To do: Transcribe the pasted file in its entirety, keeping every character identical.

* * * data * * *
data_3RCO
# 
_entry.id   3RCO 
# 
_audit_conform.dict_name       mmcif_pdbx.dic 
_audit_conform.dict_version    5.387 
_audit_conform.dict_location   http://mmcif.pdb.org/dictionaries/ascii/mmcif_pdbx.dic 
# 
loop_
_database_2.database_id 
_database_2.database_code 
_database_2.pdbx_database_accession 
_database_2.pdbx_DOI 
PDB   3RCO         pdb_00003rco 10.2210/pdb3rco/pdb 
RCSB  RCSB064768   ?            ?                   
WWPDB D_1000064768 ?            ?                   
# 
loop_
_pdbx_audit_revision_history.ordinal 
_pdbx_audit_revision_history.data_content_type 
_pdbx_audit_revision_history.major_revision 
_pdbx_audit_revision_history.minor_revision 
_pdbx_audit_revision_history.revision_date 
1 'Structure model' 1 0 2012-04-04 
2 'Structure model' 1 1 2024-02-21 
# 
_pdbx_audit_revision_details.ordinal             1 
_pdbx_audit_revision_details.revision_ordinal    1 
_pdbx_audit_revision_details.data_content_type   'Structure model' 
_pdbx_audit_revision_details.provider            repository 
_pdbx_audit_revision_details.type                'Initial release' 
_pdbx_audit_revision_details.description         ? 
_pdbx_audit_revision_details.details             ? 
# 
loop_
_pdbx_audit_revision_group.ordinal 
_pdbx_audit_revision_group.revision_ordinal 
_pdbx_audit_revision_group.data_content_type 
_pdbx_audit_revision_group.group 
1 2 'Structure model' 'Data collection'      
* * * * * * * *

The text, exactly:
data_3RCO
# 
_entry.id   3RCO 
# 
_audit_conform.dict_name       mmcif_pdbx.dic 
_audit_conform.dict_version    5.387 
_audit_conform.dict_location   http://mmcif.pdb.org/dictionaries/ascii/mmcif_pdbx.dic 
# 
loop_
_database_2.database_id 
_database_2.database_code 
_database_2.pdbx_database_accession 
_database_2.pdbx_DOI 
PDB   3RCO         pdb_00003rco 10.2210/pdb3rco/pdb 
RCSB  RCSB064768   ?            ?                   
WWPDB D_1000064768 ?            ?                   
# 
loop_
_pdbx_audit_revision_history.ordinal 
_pdbx_audit_revision_history.data_content_type 
_pdbx_audit_revision_history.major_revision 
_pdbx_audit_revision_history.minor_revision 
_pdbx_audit_revision_history.revision_date 
1 'Structure model' 1 0 2012-04-04 
2 'Structure model' 1 1 2024-02-21 
# 
_pdbx_audit_revision_details.ordinal             1 
_pdbx_audit_revision_details.revision_ordinal    1 
_pdbx_audit_revision_details.data_content_type   'Structure model' 
_pdbx_audit_revision_details.provider            repository 
_pdbx_audit_revision_details.type                'Initial release' 
_pdbx_audit_revision_details.description         ? 
_pdbx_audit_revision_details.details             ? 
# 
loop_
_pdbx_audit_revision_group.ordinal 
_pdbx_audit_revision_group.revision_ordinal 
_pdbx_audit_revision_group.data_content_type 
_pdbx_audit_revision_group.group 
1 2 'Structure model' 'Data collection'      